THE NAVARATNAS: INDIA'S NINE RENOWNED NATIONAL TREASURE ARTISTS
Steeped in the rich cultural landscape of India are the Navaratnas, or the nine artistic luminaries whose contributions transcend time and continue to resonate today. Raja Ravi Varma, Amrita Sher-Gil, Jamini Roy, Rabindranath Tagore, Gaganendranath Tagore, Abanindranath Tagore, Nandalal Bose, Nicholas Roerich and Sailoz Mookherjea — together, these visionary artists collectively form the pantheon of National Art Treasures, each a testament to the diverse and vibrant hues of India’s heritage.
Under India’s Antiquities and Art Treasures Act of 1972, artworks by the ‘nine gems’ are prohibited from being exported out of the country. This law not only safeguards historic paintings but also underscores these artists’ significance as national assets. However, artworks already located outside India before 1972 are unaffected and can continue to be enjoyed by collectors worldwide.
Below is a brief introduction to the nine National Treasure Artists of India and their lasting legacies in Indian art.
Raja Ravi Varma
Often celebrated as the “father of modern Indian art” artist Raja Ravi Varma (1848–1906) is renowned for his fusion of European painting styles with a purely Indian iconography and sensibility. His soft yet colorful artworks mainly feature Hindu deities and mythological figures, rendering narratives from the Mahabharata, Ramayana and the Puranas. In 1894, he founded the Raja Ravi Varma Press to produce prints of his paintings and played a crucial role in making art accessible to the masses.
Acclaimed for her powerful self-portraits, artist Amrita Sher-Gil (1913–1941) is considered a pioneer in modern Indian art and one of the greatest avant-garde women artists of the early twentieth century. Her canvases frequently depict the everyday life of rural Indian people, particularly women. In 2023, Amrita Sher-Gil set a new record for the highest-ever price for an Indian artwork sold at auction, at $7.45 million, further cementing her status as one of the most important South Asian artists.
Born in West Bengal, artist Jamini Roy (1887–1972) began his career painting post-impressionist landscapes and portraits but later developed a distinct aesthetic inspired by Bengali indigenous folk art. His simplified figures and animals, often painted in rich primary and earthy colors, are the focus in scenes of rural village life and Indian mythology. A prolific and extremely popular artist, Jamini is widely credited for redefining the wave of modernism in Indian art.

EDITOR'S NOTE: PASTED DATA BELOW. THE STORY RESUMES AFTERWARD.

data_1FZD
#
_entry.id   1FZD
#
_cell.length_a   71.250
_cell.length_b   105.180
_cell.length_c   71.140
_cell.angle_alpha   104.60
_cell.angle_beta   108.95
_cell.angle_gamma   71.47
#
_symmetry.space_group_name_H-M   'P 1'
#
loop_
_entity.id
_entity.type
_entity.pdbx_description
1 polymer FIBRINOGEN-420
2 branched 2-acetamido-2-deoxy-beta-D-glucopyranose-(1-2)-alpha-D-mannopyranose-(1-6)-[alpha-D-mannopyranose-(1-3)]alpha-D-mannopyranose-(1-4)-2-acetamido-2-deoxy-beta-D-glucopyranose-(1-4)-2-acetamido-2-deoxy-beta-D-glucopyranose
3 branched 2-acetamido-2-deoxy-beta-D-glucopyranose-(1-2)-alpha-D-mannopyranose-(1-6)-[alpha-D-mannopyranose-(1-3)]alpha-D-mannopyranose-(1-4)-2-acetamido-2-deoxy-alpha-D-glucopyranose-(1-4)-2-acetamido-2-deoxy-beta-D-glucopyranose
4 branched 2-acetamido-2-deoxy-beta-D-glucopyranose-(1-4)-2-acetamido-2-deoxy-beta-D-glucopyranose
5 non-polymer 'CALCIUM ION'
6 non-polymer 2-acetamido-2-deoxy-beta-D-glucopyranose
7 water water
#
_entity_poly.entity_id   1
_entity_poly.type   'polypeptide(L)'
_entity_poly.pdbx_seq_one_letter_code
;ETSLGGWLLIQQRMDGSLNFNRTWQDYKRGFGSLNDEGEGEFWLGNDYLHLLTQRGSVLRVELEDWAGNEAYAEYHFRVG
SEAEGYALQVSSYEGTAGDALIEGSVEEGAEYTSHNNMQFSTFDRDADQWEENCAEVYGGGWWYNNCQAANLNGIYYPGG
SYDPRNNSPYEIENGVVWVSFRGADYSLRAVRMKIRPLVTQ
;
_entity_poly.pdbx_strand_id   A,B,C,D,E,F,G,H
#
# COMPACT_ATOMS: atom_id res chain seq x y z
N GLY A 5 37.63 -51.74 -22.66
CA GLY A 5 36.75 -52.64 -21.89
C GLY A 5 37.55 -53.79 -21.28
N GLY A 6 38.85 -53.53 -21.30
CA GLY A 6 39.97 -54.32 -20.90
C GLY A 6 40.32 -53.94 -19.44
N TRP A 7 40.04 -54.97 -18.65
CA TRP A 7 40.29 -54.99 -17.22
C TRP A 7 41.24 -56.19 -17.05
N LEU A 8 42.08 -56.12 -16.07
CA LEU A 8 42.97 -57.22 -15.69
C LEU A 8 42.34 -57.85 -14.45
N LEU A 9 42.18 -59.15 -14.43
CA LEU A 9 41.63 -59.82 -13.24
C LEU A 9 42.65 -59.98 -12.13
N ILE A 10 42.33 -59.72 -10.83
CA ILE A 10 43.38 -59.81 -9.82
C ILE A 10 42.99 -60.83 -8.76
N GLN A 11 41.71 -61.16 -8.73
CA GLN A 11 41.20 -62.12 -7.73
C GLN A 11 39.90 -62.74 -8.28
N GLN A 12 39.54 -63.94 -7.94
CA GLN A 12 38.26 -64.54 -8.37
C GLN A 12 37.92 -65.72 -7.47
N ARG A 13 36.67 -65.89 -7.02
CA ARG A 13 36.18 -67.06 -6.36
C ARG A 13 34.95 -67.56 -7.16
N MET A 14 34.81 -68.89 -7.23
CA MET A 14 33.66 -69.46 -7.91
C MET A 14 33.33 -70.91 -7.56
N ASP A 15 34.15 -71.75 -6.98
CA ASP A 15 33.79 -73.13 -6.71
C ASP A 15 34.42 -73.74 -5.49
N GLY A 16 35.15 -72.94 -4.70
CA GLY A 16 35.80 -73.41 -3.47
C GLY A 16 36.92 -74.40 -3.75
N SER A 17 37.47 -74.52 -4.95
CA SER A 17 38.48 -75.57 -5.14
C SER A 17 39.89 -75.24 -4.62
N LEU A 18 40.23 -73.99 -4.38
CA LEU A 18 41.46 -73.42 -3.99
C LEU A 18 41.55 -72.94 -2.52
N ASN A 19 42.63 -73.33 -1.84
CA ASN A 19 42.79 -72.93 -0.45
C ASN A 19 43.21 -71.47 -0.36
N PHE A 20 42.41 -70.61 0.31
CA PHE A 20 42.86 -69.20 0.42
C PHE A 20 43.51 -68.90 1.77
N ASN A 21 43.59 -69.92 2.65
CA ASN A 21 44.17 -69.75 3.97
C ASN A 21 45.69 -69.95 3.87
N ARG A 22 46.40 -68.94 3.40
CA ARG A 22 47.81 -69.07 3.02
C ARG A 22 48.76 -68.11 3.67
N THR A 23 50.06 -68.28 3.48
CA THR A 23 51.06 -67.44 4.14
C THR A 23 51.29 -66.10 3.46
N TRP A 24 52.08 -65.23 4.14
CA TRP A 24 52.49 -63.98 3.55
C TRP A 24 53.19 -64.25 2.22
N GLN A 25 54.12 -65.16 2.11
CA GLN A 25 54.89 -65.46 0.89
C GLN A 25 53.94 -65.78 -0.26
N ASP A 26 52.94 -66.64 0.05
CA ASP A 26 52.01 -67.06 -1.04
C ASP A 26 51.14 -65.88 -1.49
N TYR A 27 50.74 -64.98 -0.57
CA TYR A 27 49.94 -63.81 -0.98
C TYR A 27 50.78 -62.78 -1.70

Author, poet and painter Rabindranath Tagore (1861–1941) truly reshaped Bengali literature and Indian art. He resisted rigid classical structures and instead allowed his works across mediums to speak to political and personal topics, even writing India’s national anthem and receiving the Nobel Prize in Literature in 1913. Extending his creative practice into painting only later in life, his artworks often focus on the human face and figure, imbued with emotion and empathy.
Cartoonist and artist Gaganendranath Tagore (1867–1938), a nephew of Rabindranath Tagore, trained in watercolor and utilized Eastern art techniques like Japanese ink painting in his work. Although he also explored Western art movements like Cubism and Futurism, he eventually focused on caricatures as his signature style to critique political and social issues of the time.
The younger brother of Gaganendranath, artist Abanindranath Tagore (1871–1951) dedicated his practice to developing a unique style of Indian painting based on indigenous folk art. Founder of the influential movement known as the Bengal School of Art and a teacher of Jamini Roy, Abanindranath sought to counter Western conventions by modernizing Indian art forms, taking inspiration from Mughal and Pahari miniatures, the Ajanta murals and other types of traditional Indian art.
Pupil of Abanindranath Tagore, artist Nandalal Bose (1882–1966) illustrated the manuscript of the Constitution of India and the emblems for Governments of India awards Padma Shri and Bharat Ratna. Influenced by the murals of Ajanta, his works span scenes of women, village life and Indian mythology.
Russian artist, writer, philosopher and archaeologist Nicholas Roerich (1874–1947) moved to Himachal Pradesh in India during the 1920s. His numerous paintings of the Himalayas, which convey his deep respect for Indian culture and spirituality, ultimately solidified his place among India’s Navaratnas.
Artist Sailoz Mookherjea (1907–1960) was one of the first Indian artists to paint expressionist landscapes. Although his style was inspired heavily by Western trends, his subjects were rooted in rural India. His stunning landscapes are distinguished by dynamic, vigorous lines and evocative human forms.